Anonymous article.

Position:University staff-faculty relationship
 
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Why is this article anonymous? Because staff members don't have the same protections you have.

They call it rankism. It's an apt term to describe the class relations between university staff members and their faculty "colleagues." When a senior administrator heard that staff were complaining about rankism, he added "staff relations" to the agenda of his monthly meeting with the department chairs. At the meeting, he proclaimed his shock that such a word as "rankism" would even be used. It was one of those familiar Casablanca moments--"I'm shocked, shocked, Rick that there's gambling going on." When the administrator proposed calling in an outside consultant to work on sensitivity training with faculty, someone suggested that he and faculty members might instead attend a meeting called by staff to listen to their concerns. He responded with baffled silence.

To explore the issue of staff-faculty relationships, Academe asked a senior professor, long sympathetic to the need for a working-class perspective in the academy, to write an article for the magazine. From the start, it was clear to her that the article could not be honestly written without staff voices and perspectives. The collaborative (and, necessarily, anonymous) writing that follows stems from meetings between a salaried senior staff member, an hourly staff assistant, and the listening professor.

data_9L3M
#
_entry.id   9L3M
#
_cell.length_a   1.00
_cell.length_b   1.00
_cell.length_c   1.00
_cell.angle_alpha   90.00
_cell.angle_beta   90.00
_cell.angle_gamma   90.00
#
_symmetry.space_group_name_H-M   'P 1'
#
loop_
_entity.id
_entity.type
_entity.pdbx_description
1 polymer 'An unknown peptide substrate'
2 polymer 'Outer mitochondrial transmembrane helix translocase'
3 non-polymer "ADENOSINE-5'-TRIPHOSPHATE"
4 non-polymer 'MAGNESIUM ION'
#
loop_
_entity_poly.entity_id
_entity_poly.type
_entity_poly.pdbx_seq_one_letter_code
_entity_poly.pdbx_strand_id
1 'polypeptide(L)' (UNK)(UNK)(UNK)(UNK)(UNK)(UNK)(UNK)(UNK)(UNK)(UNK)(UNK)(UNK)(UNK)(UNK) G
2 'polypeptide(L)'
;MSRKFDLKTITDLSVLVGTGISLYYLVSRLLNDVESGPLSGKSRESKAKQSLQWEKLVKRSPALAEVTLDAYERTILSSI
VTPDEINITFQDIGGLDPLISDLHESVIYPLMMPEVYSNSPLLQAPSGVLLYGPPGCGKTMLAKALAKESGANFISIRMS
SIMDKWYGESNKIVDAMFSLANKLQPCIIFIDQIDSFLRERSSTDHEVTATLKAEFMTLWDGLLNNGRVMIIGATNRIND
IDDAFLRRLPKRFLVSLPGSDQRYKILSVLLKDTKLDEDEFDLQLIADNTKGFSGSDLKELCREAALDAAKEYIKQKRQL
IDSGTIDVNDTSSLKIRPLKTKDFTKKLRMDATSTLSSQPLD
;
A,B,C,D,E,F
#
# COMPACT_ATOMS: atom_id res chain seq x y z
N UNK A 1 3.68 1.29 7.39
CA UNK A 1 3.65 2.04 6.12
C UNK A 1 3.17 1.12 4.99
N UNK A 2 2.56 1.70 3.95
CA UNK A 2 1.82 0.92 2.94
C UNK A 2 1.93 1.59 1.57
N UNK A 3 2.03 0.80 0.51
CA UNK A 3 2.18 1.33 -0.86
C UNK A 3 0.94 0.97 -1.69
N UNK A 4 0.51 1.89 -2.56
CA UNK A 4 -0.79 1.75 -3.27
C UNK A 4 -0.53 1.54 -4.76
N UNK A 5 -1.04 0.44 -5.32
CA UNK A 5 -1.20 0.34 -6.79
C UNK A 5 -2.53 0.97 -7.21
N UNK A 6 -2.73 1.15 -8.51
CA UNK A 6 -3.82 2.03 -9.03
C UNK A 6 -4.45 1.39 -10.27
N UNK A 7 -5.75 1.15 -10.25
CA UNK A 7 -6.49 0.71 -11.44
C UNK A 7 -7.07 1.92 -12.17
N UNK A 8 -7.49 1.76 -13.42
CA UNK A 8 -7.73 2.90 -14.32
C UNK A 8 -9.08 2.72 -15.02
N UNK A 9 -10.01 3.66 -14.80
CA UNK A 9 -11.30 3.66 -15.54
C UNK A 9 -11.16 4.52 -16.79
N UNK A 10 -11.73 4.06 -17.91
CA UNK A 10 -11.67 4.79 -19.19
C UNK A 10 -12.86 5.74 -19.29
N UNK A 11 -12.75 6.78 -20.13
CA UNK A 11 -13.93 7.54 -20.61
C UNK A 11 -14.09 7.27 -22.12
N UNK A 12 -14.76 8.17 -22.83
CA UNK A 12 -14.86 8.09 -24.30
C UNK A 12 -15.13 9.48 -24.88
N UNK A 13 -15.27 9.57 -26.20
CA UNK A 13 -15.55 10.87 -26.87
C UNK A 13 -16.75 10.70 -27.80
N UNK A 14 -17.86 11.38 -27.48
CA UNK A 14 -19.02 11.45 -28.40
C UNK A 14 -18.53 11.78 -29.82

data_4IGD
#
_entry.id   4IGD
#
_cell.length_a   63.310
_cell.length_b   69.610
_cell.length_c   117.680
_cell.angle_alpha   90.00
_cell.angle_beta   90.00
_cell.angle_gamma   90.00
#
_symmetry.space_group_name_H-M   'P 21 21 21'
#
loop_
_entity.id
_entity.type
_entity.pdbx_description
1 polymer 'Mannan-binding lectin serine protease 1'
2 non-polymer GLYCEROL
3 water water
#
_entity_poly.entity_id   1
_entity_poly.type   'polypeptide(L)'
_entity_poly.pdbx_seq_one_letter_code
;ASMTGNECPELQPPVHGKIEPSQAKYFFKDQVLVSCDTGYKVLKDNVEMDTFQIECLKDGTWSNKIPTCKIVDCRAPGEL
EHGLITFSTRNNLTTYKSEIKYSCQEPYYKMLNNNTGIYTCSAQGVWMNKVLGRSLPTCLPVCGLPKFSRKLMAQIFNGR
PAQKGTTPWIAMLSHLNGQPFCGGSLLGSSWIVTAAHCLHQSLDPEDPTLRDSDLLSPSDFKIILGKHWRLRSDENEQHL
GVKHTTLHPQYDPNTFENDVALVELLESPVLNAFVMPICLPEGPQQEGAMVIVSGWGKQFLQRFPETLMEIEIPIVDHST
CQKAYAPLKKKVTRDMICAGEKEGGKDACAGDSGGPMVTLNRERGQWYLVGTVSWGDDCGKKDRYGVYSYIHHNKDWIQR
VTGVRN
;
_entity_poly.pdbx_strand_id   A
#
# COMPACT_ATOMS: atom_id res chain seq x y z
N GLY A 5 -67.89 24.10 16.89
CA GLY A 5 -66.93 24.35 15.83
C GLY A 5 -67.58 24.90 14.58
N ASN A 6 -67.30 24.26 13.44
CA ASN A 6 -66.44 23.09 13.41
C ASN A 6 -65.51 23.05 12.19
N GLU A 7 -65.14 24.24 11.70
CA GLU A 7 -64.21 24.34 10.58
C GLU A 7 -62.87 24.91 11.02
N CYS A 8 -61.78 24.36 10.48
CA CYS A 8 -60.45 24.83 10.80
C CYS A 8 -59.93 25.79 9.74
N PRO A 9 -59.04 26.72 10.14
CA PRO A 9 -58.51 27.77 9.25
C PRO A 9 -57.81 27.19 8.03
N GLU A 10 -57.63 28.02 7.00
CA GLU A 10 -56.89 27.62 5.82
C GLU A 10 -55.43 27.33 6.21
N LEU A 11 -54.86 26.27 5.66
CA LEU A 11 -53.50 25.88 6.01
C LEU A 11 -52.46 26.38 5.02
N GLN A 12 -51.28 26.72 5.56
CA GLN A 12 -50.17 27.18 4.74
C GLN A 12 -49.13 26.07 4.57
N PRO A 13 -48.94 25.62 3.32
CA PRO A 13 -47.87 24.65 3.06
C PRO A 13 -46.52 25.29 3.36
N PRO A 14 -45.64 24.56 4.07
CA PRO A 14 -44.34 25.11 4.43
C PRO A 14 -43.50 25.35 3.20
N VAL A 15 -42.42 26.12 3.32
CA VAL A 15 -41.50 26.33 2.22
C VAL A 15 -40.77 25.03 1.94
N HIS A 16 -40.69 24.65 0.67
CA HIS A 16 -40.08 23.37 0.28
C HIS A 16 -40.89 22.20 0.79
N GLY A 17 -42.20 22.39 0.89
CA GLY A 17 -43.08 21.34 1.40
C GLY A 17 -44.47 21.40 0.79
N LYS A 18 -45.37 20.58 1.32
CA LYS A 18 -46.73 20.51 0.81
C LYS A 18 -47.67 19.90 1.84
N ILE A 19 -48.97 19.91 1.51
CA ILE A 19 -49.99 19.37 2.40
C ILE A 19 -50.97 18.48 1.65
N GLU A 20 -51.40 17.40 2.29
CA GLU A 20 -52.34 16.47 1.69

The two staff members were enthusiastic about the project, especially as the first staff meeting of the 2005-06 academic year had ended with an impromptu, heated, and tense discussion about rankism on campus. Over the next few months, the faculty member and the two staff members talked several times. In some of the discussion, the three explored their own individual experiences at the university; in others, they tried to figure out how best to proceed with the project and to integrate multiple staff voices.

In order to privilege the views of staff, we divided these conversation into four parts. The first three sections were written by each of the three primary participants. The fourth is a summary of a discussion at a staff meeting in which staff members were told about the article and given the opportunity to contribute thoughts and experiences.

A Senior Staff Member

As a senior staff member in a high-level, salaried position, I would like to share my thoughts about staff-faculty relationships. I find these relationships to be very strained or nonexistent because of efforts by faculty members and administrators to control staff or "keep them in their place." I am happy to say that there are exceptions, too. Over the twenty-plus years that I have worked in academia, I...

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